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Health Care Reform

Affordable Care Act (ACA) Overview

The Patient Protection and Affordable Care Act, commonly known as the Affordable Care Act or ACA, was signed into federal law in March 2010, as part of Health Care Reform. The intent of the law was to decrease the number of uninsured Americans, improve the quality of care, and enhance patient safety.

The law currently includes the following:

  • Extended Coverage for Young Adults: Children are allowed to stay on their parent's’ plan until they turn 26 years old.
  • Free Preventive Care: Plans must cover certain preventive services such as mammograms and colonoscopies without any patient out-of-pocket costs.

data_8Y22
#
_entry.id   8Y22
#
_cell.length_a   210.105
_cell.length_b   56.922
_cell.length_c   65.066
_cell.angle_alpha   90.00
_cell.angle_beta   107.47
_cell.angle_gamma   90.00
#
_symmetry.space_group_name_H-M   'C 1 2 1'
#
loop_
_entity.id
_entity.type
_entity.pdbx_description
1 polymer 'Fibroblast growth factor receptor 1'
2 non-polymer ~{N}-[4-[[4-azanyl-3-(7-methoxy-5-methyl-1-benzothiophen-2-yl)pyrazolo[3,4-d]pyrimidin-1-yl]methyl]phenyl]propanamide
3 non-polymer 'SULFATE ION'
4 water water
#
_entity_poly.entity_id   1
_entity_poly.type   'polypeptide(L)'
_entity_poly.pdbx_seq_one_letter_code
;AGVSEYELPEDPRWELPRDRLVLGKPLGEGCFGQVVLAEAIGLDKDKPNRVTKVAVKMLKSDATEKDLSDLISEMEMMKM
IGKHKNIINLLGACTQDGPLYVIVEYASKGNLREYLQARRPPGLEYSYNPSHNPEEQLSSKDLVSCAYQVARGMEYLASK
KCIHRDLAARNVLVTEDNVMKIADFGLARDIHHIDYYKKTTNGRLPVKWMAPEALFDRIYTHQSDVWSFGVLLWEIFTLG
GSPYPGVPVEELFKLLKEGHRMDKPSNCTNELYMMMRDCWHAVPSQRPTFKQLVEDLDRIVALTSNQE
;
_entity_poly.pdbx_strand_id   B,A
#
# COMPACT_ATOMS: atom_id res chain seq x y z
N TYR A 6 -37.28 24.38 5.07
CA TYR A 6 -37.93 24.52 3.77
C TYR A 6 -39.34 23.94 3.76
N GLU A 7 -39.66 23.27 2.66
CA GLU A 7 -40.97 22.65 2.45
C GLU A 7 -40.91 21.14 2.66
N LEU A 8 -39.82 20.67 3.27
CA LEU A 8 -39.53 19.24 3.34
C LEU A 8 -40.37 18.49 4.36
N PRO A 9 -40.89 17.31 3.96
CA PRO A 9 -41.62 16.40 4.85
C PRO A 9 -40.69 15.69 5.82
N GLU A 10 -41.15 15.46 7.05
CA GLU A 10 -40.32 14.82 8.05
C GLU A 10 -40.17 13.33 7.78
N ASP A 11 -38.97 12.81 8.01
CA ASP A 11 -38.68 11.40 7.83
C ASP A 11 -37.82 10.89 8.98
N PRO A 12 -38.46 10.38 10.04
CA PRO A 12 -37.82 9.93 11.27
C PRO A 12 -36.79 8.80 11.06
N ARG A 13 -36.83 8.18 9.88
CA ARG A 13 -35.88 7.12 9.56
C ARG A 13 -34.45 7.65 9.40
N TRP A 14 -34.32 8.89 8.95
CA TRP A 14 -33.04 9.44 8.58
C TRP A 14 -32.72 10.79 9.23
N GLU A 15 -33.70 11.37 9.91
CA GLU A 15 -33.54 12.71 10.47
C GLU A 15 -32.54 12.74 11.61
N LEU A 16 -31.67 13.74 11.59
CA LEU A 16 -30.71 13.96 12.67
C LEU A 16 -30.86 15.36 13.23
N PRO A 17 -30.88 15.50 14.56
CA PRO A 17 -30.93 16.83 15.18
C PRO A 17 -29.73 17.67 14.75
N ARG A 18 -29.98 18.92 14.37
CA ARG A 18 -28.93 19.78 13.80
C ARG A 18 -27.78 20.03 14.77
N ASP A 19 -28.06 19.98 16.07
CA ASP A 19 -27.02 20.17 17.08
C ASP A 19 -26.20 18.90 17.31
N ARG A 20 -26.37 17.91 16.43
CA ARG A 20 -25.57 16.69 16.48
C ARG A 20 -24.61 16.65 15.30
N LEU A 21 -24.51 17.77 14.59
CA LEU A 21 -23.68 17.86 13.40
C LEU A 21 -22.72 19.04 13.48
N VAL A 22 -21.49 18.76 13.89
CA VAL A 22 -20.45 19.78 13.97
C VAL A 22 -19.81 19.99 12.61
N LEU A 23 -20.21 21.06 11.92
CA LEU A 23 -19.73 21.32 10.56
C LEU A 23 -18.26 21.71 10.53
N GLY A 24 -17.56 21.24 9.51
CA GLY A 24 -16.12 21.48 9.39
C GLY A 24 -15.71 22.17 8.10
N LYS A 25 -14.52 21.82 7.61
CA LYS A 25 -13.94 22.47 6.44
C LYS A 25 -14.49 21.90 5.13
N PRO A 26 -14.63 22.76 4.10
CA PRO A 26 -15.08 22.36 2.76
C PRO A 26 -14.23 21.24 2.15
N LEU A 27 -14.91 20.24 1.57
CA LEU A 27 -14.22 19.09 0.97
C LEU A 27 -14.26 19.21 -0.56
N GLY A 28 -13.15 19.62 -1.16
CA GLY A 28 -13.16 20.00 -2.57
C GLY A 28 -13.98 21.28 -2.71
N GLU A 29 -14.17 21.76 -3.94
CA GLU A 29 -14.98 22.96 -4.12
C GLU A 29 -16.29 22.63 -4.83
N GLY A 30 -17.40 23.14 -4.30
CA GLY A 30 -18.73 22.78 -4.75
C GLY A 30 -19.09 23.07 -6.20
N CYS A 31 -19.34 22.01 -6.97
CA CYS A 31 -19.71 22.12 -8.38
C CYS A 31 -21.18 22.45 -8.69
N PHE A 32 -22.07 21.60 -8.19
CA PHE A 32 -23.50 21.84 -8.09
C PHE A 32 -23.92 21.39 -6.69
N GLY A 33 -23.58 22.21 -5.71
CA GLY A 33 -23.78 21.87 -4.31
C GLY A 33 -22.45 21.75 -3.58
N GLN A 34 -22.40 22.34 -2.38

• Small Business Health Insurance Tax Credit: Eligible small businesses may use tax credit to help provide insurance benefits to their employees.
  • Elimination of Lifetime Limits: Lifetime dollar limits on essential health benefits are no longer allowed.
  • Individual Requirement to Have Insurance: U.S. citizens and legal residents were required to have health insurance through the 2018 coverage year or pay a penalty. The mandated penalty is not in effect for the 2019 coverage year and thereafter.

Explore an interactive timeline, courtesy of Kaiser Family Foundation.

Many low-income individuals and families are eligible for subsidies and tax credits to help cover the costs of purchasing health insurance through the Health Insurance Marketplace, also called the Exchange. It provides health insurance options and application assistance to those needing to purchase health insurance. Please visit Healthcare.gov for more information.

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